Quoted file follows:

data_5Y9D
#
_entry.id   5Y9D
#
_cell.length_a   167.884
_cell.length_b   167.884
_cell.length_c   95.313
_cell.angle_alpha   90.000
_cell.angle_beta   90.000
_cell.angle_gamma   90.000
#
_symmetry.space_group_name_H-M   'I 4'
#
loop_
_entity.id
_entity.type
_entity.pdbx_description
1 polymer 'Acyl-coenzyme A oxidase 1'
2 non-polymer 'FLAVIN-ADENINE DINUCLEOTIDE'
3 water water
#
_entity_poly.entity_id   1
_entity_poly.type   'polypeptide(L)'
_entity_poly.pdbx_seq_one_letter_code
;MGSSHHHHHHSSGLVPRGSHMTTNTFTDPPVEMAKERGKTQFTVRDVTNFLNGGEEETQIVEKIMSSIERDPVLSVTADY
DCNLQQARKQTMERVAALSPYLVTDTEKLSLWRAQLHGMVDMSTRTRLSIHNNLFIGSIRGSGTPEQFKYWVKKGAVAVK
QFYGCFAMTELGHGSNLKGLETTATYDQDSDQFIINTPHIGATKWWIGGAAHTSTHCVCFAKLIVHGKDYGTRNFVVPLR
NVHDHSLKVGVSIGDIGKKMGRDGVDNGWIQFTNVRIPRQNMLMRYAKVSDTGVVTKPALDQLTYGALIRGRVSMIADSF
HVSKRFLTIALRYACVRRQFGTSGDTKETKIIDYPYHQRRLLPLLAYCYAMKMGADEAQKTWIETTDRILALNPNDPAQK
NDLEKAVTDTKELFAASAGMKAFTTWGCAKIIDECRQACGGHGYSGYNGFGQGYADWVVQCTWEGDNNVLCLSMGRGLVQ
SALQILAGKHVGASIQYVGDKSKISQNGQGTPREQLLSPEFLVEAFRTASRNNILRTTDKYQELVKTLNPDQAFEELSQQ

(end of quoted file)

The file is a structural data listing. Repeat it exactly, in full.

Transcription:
data_5Y9D
#
_entry.id   5Y9D
#
_cell.length_a   167.884
_cell.length_b   167.884
_cell.length_c   95.313
_cell.angle_alpha   90.000
_cell.angle_beta   90.000
_cell.angle_gamma   90.000
#
_symmetry.space_group_name_H-M   'I 4'
#
loop_
_entity.id
_entity.type
_entity.pdbx_description
1 polymer 'Acyl-coenzyme A oxidase 1'
2 non-polymer 'FLAVIN-ADENINE DINUCLEOTIDE'
3 water water
#
_entity_poly.entity_id   1
_entity_poly.type   'polypeptide(L)'
_entity_poly.pdbx_seq_one_letter_code
;MGSSHHHHHHSSGLVPRGSHMTTNTFTDPPVEMAKERGKTQFTVRDVTNFLNGGEEETQIVEKIMSSIERDPVLSVTADY
DCNLQQARKQTMERVAALSPYLVTDTEKLSLWRAQLHGMVDMSTRTRLSIHNNLFIGSIRGSGTPEQFKYWVKKGAVAVK
QFYGCFAMTELGHGSNLKGLETTATYDQDSDQFIINTPHIGATKWWIGGAAHTSTHCVCFAKLIVHGKDYGTRNFVVPLR
NVHDHSLKVGVSIGDIGKKMGRDGVDNGWIQFTNVRIPRQNMLMRYAKVSDTGVVTKPALDQLTYGALIRGRVSMIADSF
HVSKRFLTIALRYACVRRQFGTSGDTKETKIIDYPYHQRRLLPLLAYCYAMKMGADEAQKTWIETTDRILALNPNDPAQK
NDLEKAVTDTKELFAASAGMKAFTTWGCAKIIDECRQACGGHGYSGYNGFGQGYADWVVQCTWEGDNNVLCLSMGRGLVQ
SALQILAGKHVGASIQYVGDKSKISQNGQGTPREQLLSPEFLVEAFRTASRNNILRTTDKYQELVKTLNPDQAFEELSQQ